Why is Infrared (IR) Curing better for your Ceramic Coatings?
Updated: Apr 15
If you follow any high-end detailing shops on social media, you’ve likely seen images of vehicles or their parts with infrared (IR) lamps aimed in their direction. These lamps are popping up in shops around the world, and they’re making coatings harder and stronger, offering more protection for customers’ vehicles. But why, and how do they do this?
To understand the value of IR curing, we first need to understand what makes up ceramic coatings, and why they need to cure at all. Coatings available for both consumer and professional use generally consist of proprietary mixtures of silica dioxide, titanium dioxide, and various carrier solvents. Much like auto paint or clear coats, these solvents are what dissipates during the curing process, also known as off-gassing. They leave behind the extremely hard ceramic surface consisting of SiO2 and TiO2that guards your paint and other surfaces against damage.
Using IR lamps to cure coatings allows these solvents to dissipate much more quickly and more completely. This process allows them to reach full hardness much faster, meaning our customers don’t need to wait days to pick up their car, or risk ruining their coating in the Chicago elements. Ceramic coatings are generally marketed using the MOHS scale of hardness, often as high as 9H or 10H. While these numbers are an impressive selling point, many coatings require IR curing to reach these levels of hardness, a curing process that could take weeks or months if left to be completed in normal, everyday environments.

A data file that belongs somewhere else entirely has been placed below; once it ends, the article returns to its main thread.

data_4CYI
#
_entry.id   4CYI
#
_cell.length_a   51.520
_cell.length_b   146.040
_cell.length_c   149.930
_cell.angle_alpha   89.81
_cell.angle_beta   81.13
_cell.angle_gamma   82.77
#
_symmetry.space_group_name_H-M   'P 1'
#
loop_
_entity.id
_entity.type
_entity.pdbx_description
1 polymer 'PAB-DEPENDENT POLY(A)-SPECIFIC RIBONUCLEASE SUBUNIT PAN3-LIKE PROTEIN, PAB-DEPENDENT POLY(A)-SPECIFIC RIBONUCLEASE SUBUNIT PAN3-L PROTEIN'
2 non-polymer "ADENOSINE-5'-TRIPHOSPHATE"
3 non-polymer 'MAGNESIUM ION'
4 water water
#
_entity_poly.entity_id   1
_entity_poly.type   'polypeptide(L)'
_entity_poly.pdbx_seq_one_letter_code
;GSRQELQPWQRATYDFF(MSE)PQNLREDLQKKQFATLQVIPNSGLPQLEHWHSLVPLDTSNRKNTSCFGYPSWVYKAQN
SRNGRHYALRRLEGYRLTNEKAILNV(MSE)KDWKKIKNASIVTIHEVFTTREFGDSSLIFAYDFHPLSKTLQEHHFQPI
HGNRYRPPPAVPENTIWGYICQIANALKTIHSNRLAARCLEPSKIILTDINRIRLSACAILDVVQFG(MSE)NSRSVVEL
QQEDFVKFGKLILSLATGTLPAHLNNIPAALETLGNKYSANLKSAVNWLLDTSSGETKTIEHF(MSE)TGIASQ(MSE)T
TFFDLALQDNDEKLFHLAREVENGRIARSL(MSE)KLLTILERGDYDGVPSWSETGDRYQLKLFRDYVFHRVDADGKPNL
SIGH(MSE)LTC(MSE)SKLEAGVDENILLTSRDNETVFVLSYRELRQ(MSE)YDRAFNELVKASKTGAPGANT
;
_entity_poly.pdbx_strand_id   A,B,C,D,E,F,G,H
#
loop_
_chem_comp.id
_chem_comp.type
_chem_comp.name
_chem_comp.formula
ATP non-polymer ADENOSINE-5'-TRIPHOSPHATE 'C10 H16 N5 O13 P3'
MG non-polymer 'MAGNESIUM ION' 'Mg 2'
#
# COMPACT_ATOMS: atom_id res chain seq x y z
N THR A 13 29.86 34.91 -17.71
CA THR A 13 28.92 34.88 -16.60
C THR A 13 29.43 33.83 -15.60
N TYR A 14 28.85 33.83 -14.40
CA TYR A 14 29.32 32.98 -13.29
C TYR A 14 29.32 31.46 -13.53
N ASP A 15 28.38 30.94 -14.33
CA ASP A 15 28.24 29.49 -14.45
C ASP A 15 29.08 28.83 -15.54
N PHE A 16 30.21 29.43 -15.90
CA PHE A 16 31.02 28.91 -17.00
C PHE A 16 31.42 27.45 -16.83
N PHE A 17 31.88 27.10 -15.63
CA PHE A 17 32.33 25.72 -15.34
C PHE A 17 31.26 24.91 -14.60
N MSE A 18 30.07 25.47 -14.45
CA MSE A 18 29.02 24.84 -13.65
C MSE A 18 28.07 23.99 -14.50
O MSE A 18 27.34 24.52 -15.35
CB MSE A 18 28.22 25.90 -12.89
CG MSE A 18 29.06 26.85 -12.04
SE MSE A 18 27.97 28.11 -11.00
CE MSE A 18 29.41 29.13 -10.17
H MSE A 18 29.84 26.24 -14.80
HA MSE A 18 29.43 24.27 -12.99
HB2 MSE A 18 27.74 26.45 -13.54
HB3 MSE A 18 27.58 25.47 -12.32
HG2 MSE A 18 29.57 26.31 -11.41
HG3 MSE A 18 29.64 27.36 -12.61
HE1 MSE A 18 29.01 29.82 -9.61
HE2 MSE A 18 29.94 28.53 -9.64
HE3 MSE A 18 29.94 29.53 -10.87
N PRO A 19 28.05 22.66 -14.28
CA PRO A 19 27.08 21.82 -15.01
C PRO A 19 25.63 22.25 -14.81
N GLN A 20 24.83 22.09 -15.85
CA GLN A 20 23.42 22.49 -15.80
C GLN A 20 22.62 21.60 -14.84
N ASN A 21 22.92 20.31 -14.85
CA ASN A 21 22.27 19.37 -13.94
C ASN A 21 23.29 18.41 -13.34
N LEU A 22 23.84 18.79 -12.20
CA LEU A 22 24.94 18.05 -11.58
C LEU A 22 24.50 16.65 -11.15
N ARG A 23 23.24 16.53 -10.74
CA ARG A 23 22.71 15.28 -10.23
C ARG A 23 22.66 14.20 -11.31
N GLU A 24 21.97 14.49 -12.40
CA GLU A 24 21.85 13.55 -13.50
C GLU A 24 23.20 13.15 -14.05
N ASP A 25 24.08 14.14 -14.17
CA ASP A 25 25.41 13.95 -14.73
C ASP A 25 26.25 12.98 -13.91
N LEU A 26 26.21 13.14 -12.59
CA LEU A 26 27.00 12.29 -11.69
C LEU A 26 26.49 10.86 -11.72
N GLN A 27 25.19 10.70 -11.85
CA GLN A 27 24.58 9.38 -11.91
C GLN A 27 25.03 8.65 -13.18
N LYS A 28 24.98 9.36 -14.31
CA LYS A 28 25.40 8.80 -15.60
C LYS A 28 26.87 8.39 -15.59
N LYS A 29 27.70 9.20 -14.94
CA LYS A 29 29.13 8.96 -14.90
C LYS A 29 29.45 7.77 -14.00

While many brands advertise that their coatings don’t require IR curing, and many coatings will properly bond and function well without this process, IR lamp curing improves coating performance dramatically. Most coatings require that users refrain from washing the vehicle after a coating is installed for nearly a week. This is intended to allow the coating to cure naturally and avoid exposure to the chemicals used in a proper washing process. However, when your vehicle leaves our shop, it is often exposed to harsh elements and environments that are out of our control – bird droppings, road film, de-icing agents, and more – many more aggressive than the chemicals used when washing your car.
Non-IR cured ceramic coatings typically reach up to 50% of their potential, depending on the solids to solvents ratio. In our experience, regularly washed, daily driven vehicles with an IR cured ceramic coating more often receive 5 years of protection from a 5-year rated coating, compared to 2-3 years when the coatings are allowed to cure naturally.
So, what’s the takeaway?
Does your ceramic coating need to be infrared cured? Not necessarily. However, if you want the most out of your coating – the best protection and longevity – IR curing is essential. Before you purchase a coating from anyone, ask the right questions to make sure you're receiving the highest-level of service. We aim to provide our clients with the absolute best, and we go a step beyond the norm to make that a reality.
Questions about ceramic coatings, IR curing, or anything auto detailing? Don’t hesitate to reach out:
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